HomeoldSenate changes to C-14 ‘very bad news’, opponents charge

Senate changes to C-14 ‘very bad news’, opponents charge

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OTTAWA – The Senate has taken a stance that is at odds with the House of Commons after it voted to amend the government’s assisted-suicide bill to include people who may not be facing imminent death. On 8 June, senators approved an amendment to Bill C-14 that removes the requirement that assisted suicide be limited to people whose death was “reasonably foreseeable”.

In contrast, the Senate amendment offers medically assisted death to individuals with a “grievous and irremediable medical condition” causing “enduring suffering,” a formulation based on the Supreme Court’s Carter decision. This amendment, according to Senator Denise Batters, who voted against the amendment proposed by Senator Serge Joyal, “basically blew the bill wide open.” The amendment would make assisted suicide available to individuals suffering from non-terminal debilitating diseases or mental illnesses that involve great suffering.

Those opposed to the amendment argued that expanding the eligibility criteria to include individuals with chronic illnesses, among others, would place those with disabilities at risk. They had hoped that the Senate would adopt a more restrictive approach, strengthening safeguards and providing protection for doctors and institutions. Instead, they argue, the Senate has made the bill worse.

Batters observed that the condition no longer had to be serious.

A proposed amendment from Batters to protect those with underlying mental illness by extending the waiting period to 90 days and adding a psychiatric assessment was unsuccessful. Furthermore, she was unsuccessful in her attempt to restrict eligibility to those who are terminally ill.

Dr. Catherine Ferrier of the Physicians’ Alliance Against Euthanasia described the Joyal amendment as “very bad news.” She observed that the Quebec euthanasia legislation stipulates that the individual must be at the end of life in order to qualify for the procedure. The wording of Bill C-14, as passed by the House, was deemed by Ms. Ferrier to be “already too elastic for our liking.”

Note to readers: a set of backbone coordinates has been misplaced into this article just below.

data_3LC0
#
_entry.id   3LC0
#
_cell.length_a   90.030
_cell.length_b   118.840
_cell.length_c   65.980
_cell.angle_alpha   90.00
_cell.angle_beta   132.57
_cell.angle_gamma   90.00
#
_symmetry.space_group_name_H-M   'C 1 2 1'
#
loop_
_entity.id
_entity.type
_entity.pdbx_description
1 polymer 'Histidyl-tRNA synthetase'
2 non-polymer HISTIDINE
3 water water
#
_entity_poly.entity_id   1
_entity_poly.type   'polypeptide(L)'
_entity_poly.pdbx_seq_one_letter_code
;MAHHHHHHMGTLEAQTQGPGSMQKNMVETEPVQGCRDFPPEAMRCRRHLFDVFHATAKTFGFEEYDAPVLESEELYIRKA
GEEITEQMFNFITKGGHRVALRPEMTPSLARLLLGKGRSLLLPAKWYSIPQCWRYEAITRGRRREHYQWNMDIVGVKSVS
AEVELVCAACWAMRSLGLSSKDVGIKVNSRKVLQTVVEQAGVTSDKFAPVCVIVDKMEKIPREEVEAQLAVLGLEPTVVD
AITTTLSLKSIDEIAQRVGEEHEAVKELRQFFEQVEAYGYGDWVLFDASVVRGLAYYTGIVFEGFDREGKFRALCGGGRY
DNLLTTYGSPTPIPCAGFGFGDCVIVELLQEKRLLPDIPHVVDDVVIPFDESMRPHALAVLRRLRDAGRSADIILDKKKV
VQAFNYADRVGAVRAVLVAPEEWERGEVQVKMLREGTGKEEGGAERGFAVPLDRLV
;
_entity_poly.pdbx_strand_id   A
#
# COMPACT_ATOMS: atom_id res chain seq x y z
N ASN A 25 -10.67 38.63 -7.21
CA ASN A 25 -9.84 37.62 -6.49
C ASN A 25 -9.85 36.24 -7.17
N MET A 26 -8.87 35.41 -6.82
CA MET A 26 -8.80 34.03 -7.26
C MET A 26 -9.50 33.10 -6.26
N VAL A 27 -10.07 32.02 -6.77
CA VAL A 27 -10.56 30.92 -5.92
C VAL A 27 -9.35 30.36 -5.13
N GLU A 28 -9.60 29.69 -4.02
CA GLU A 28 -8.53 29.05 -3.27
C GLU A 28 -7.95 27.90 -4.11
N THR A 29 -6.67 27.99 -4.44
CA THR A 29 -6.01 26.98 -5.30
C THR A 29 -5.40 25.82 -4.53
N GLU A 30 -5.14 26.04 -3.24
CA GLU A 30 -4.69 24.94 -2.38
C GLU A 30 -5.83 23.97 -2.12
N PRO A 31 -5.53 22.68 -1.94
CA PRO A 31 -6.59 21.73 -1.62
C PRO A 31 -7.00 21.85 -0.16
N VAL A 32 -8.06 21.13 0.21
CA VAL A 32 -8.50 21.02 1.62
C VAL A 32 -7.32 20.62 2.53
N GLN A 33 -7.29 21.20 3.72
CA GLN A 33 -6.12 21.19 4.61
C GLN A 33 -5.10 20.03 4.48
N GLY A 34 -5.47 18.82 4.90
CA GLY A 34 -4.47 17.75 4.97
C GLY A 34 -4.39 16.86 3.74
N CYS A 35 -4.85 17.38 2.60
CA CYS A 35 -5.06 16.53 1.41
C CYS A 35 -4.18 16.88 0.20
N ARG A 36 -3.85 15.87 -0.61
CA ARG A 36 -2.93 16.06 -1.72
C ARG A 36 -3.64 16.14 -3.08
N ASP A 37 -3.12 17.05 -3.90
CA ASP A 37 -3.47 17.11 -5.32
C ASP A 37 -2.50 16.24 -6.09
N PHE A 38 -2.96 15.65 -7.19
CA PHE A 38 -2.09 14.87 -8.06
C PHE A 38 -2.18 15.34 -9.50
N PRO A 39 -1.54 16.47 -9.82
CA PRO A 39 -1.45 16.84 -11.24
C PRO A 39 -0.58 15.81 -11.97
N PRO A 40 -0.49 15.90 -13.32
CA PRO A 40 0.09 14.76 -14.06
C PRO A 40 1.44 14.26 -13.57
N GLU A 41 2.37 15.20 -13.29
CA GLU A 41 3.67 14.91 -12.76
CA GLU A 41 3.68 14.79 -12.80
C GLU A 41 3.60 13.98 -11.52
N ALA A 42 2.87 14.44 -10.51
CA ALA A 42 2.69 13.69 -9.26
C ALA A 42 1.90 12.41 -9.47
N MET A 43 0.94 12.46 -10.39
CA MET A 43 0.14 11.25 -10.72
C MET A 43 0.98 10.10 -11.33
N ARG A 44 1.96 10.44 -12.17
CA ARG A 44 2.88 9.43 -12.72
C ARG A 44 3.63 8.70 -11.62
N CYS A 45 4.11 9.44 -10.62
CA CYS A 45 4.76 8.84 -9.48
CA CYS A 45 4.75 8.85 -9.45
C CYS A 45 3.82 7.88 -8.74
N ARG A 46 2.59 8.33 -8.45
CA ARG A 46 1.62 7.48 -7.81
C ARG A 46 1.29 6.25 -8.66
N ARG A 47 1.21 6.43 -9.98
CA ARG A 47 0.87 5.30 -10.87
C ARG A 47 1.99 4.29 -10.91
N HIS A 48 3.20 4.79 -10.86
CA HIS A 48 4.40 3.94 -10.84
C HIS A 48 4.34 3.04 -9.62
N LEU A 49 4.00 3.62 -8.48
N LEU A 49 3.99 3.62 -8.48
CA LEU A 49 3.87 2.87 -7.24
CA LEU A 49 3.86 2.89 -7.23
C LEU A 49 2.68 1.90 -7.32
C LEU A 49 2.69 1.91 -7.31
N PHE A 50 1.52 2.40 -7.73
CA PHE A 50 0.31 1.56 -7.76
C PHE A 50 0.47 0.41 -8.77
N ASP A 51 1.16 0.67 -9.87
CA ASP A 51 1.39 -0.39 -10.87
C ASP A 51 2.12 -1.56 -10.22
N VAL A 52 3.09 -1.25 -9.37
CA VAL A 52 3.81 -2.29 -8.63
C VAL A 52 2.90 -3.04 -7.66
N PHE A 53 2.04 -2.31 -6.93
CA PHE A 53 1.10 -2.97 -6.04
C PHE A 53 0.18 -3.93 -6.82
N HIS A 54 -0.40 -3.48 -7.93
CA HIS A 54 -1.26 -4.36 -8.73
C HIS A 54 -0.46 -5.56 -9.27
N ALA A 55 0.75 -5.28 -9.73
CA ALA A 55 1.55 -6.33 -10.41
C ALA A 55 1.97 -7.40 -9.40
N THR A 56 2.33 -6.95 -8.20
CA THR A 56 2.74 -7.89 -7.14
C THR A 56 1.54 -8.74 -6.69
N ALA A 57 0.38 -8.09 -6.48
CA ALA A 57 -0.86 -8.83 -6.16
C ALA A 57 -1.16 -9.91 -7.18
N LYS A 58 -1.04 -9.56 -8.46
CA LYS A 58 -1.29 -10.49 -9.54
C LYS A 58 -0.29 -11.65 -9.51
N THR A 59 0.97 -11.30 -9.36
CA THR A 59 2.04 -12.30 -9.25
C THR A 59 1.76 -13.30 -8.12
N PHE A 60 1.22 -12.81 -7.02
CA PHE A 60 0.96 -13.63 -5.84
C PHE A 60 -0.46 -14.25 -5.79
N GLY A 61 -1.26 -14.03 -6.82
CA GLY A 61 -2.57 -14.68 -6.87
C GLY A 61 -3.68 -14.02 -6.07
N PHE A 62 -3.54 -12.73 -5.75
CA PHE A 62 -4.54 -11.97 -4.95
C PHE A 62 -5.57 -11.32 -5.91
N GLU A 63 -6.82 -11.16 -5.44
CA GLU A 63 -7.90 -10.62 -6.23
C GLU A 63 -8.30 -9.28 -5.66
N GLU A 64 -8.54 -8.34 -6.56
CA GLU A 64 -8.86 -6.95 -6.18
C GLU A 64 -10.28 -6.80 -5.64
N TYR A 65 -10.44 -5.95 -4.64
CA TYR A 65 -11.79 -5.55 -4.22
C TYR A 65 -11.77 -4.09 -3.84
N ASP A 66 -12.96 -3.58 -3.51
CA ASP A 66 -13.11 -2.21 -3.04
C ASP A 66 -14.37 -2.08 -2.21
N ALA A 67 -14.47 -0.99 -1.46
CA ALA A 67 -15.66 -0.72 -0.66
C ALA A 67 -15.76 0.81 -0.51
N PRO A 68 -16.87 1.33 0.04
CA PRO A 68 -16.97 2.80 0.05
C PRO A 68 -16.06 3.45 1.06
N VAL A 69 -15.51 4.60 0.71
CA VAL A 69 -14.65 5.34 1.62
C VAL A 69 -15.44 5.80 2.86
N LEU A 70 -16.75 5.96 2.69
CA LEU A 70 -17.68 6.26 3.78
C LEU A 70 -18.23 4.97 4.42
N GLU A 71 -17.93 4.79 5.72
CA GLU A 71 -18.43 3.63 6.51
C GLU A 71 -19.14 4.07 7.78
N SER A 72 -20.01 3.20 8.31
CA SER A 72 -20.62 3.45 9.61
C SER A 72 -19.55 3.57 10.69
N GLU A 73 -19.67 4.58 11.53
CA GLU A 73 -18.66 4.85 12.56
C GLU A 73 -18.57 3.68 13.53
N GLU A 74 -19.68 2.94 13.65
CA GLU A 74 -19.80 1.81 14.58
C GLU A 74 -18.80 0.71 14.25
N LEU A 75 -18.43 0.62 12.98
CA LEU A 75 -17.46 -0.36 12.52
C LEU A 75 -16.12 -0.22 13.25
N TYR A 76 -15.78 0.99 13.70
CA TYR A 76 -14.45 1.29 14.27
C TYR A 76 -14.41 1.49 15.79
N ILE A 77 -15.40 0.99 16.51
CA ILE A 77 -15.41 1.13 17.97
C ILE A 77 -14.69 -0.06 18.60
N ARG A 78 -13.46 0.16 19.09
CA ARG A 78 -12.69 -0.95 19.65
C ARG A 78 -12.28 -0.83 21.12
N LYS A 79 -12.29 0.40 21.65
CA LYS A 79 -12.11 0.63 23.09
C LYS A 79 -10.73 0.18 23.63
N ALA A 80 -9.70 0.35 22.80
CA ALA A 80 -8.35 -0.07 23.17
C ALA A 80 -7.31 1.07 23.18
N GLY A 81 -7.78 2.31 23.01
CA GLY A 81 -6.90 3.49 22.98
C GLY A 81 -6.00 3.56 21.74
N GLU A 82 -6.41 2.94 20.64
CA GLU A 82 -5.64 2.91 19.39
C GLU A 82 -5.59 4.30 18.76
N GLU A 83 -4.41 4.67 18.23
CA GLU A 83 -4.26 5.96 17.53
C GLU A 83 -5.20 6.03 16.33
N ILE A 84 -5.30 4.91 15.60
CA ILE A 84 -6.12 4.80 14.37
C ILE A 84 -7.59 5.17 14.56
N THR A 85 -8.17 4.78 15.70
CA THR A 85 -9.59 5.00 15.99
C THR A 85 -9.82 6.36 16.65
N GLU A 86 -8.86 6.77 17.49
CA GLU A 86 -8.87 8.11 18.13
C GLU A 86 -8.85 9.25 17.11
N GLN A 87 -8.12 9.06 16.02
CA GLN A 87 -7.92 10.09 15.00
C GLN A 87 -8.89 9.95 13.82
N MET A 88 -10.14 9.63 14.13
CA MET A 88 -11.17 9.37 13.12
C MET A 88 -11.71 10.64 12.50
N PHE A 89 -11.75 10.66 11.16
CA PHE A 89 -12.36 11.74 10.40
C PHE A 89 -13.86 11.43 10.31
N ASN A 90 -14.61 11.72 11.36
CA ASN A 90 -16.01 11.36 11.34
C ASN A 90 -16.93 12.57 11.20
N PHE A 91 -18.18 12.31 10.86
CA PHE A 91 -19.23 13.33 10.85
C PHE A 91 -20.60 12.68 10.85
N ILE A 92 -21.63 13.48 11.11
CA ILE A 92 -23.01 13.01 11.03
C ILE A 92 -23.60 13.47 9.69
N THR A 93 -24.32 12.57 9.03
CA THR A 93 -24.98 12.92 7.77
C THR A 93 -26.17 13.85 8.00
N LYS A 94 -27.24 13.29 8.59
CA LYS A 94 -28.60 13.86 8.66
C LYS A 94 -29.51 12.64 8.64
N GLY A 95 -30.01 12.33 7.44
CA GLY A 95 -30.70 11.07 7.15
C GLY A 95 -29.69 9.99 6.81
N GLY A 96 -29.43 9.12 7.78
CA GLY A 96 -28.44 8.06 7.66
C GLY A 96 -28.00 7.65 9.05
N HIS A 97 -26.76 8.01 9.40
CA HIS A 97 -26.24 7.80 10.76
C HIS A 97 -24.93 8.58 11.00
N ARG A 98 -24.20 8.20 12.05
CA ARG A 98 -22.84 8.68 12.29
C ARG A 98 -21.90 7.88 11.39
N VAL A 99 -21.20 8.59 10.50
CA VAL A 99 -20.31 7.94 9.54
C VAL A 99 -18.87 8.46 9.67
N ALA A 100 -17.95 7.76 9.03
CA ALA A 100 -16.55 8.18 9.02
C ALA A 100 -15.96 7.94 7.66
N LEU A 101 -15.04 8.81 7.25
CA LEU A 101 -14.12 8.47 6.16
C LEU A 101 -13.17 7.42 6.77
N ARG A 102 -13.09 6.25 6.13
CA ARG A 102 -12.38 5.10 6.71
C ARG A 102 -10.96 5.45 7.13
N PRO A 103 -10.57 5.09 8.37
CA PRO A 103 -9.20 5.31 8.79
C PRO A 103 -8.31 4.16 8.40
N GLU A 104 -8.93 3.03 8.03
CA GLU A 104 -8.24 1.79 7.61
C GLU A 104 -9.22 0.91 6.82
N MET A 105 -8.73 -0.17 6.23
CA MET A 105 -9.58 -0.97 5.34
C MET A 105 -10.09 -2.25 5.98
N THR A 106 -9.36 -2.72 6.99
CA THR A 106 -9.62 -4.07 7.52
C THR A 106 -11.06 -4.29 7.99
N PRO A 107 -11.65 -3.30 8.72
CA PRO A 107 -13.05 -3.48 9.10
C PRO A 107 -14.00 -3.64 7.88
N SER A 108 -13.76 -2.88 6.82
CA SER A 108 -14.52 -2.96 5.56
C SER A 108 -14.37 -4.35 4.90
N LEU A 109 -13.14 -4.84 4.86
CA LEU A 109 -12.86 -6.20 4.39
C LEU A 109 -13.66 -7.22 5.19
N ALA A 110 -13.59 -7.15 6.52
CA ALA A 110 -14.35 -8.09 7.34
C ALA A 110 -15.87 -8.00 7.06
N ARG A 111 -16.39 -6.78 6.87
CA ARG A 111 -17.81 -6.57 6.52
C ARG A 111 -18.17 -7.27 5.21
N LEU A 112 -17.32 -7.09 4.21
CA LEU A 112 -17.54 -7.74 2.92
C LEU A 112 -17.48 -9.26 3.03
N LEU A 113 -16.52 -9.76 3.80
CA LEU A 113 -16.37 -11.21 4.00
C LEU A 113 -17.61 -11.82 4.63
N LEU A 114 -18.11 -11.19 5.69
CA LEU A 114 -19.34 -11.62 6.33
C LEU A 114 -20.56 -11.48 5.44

“My initial reaction was one of profound sadness,” stated Johanne Brownrigg, a lobbyist for the Campaign Life Coalition in Ottawa.

She posited that the majority of Canadians are unaware of the developments, yet those who are informed and involved perceive the imminent threat.

The Senate rejected an amendment proposed by Senator Don Plett, a Conservative, which sought to protect the conscience rights of individuals and institutions that do not wish to participate actively or by referral in assisted suicide and euthanasia. Plett asserted that numerous provinces have made it clear that they will not provide conscientious protection with regard to referrals. He expressed concerns that many doctors may choose to retire or cease practising as a result of the proposed legislation.

“This was a matter that required legislative action, and for the government to reject it without consideration is a cause for concern,” he stated.

The Plett amendment would have constituted a criminal offence for compelling another individual to participate in assisted suicide. “Such a result would have been highly desirable,” Ferrier stated.

“The prevailing sentiment within the government is that the ‘right to be killed’ is a fundamental right,” she stated. “The issue of doctors’ freedom of conscience is of no consequence to them.”

Should Bill C-14 be amended and subsequently presented to the House of Commons, the House may choose to accept all of the amendments and transmit the bill to the Governor General for royal assent, or alternatively, accept some of the amendments and transmit the bill back to the Senate. The government has signalled its intention to resist the Senate’s proposal to relax eligibility criteria for assisted suicide.

“While there is a possibility of a ping-pong game, I do not believe that will occur,” stated constitutional lawyer Gerald Chipeur. “It is unlikely that the Senate will adopt this course of action.”

Nevertheless, should the House of Representatives and the Senate fail to reach an agreement, it is evident that a constitutional crisis will ensue.

Should this occur, it is possible that a conference of the Houses of Commons and the Senate may be convened. The last occasion on which Parliament convened a conference was in 1947.

A significant number of senators have asserted that Bill C-14 is unconstitutional, citing the discrepancy between the language in the Supreme Court decision in the Carter case and that of the bill. However, Chipeur asserts that the bill is constitutional. Batters concurred with this perspective, yet he also expressed the view that the bill would benefit from additional safeguards.

Editor’s note: This appeared at catholicregister.org.


Daniel Miller is responsible for nearly all of National Right to Life News' political writing.

With the election of Donald Trump to the U.S. presidency, Daniel Miller developed a deep obsession with U.S. politics that has never let go of the political scientist. Whether it's the election of Joe Biden, the midterm elections in Congress, the abortion rights debate in the Supreme Court or the mudslinging in the primaries - Daniel Miller is happy to stay up late for you.

Daniel was born and raised in New York. After living in China, working for a news agency and another stint at a major news network, he now lives in Arizona with his two daughters.

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